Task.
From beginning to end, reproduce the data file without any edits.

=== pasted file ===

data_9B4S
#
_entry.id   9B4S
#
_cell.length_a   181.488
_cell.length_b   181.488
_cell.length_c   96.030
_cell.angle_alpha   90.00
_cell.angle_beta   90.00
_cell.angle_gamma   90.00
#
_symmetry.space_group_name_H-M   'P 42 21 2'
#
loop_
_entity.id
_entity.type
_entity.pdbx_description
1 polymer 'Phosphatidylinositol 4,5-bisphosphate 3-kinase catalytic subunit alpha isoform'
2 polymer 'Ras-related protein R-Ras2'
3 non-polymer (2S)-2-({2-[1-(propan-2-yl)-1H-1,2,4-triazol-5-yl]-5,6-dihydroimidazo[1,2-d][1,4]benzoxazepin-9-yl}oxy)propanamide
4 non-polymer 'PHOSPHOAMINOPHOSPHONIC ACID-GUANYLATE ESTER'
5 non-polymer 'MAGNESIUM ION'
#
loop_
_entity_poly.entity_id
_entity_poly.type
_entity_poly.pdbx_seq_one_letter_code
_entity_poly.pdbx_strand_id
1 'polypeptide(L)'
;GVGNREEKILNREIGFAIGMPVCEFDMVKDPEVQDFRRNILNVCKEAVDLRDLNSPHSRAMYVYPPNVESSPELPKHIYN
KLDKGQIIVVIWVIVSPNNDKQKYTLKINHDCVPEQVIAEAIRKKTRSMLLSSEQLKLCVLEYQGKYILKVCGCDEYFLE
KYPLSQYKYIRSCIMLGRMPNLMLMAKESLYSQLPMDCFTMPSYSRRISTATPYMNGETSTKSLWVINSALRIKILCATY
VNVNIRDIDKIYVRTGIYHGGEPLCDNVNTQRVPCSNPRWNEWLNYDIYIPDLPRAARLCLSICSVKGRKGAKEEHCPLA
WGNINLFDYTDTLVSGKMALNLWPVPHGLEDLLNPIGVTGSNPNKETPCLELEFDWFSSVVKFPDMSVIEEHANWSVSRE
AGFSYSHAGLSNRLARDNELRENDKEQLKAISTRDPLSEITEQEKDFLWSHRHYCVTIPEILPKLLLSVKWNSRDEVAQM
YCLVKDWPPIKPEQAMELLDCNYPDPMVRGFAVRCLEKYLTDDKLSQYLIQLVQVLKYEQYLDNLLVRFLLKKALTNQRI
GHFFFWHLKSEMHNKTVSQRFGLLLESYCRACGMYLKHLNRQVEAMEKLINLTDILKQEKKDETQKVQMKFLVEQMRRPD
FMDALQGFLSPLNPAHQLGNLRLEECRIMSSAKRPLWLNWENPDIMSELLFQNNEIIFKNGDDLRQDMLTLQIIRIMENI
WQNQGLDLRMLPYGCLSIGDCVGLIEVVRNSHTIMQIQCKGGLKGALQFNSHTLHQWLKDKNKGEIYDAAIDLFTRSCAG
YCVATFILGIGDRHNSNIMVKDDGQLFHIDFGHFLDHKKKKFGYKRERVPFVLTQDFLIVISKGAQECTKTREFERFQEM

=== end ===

data_9B4S
#
_entry.id   9B4S
#
_cell.length_a   181.488
_cell.length_b   181.488
_cell.length_c   96.030
_cell.angle_alpha   90.00
_cell.angle_beta   90.00
_cell.angle_gamma   90.00
#
_symmetry.space_group_name_H-M   'P 42 21 2'
#
loop_
_entity.id
_entity.type
_entity.pdbx_description
1 polymer 'Phosphatidylinositol 4,5-bisphosphate 3-kinase catalytic subunit alpha isoform'
2 polymer 'Ras-related protein R-Ras2'
3 non-polymer (2S)-2-({2-[1-(propan-2-yl)-1H-1,2,4-triazol-5-yl]-5,6-dihydroimidazo[1,2-d][1,4]benzoxazepin-9-yl}oxy)propanamide
4 non-polymer 'PHOSPHOAMINOPHOSPHONIC ACID-GUANYLATE ESTER'
5 non-polymer 'MAGNESIUM ION'
#
loop_
_entity_poly.entity_id
_entity_poly.type
_entity_poly.pdbx_seq_one_letter_code
_entity_poly.pdbx_strand_id
1 'polypeptide(L)'
;GVGNREEKILNREIGFAIGMPVCEFDMVKDPEVQDFRRNILNVCKEAVDLRDLNSPHSRAMYVYPPNVESSPELPKHIYN
KLDKGQIIVVIWVIVSPNNDKQKYTLKINHDCVPEQVIAEAIRKKTRSMLLSSEQLKLCVLEYQGKYILKVCGCDEYFLE
KYPLSQYKYIRSCIMLGRMPNLMLMAKESLYSQLPMDCFTMPSYSRRISTATPYMNGETSTKSLWVINSALRIKILCATY
VNVNIRDIDKIYVRTGIYHGGEPLCDNVNTQRVPCSNPRWNEWLNYDIYIPDLPRAARLCLSICSVKGRKGAKEEHCPLA
WGNINLFDYTDTLVSGKMALNLWPVPHGLEDLLNPIGVTGSNPNKETPCLELEFDWFSSVVKFPDMSVIEEHANWSVSRE
AGFSYSHAGLSNRLARDNELRENDKEQLKAISTRDPLSEITEQEKDFLWSHRHYCVTIPEILPKLLLSVKWNSRDEVAQM
YCLVKDWPPIKPEQAMELLDCNYPDPMVRGFAVRCLEKYLTDDKLSQYLIQLVQVLKYEQYLDNLLVRFLLKKALTNQRI
GHFFFWHLKSEMHNKTVSQRFGLLLESYCRACGMYLKHLNRQVEAMEKLINLTDILKQEKKDETQKVQMKFLVEQMRRPD
FMDALQGFLSPLNPAHQLGNLRLEECRIMSSAKRPLWLNWENPDIMSELLFQNNEIIFKNGDDLRQDMLTLQIIRIMENI
WQNQGLDLRMLPYGCLSIGDCVGLIEVVRNSHTIMQIQCKGGLKGALQFNSHTLHQWLKDKNKGEIYDAAIDLFTRSCAG
YCVATFILGIGDRHNSNIMVKDDGQLFHIDFGHFLDHKKKKFGYKRERVPFVLTQDFLIVISKGAQECTKTREFERFQEM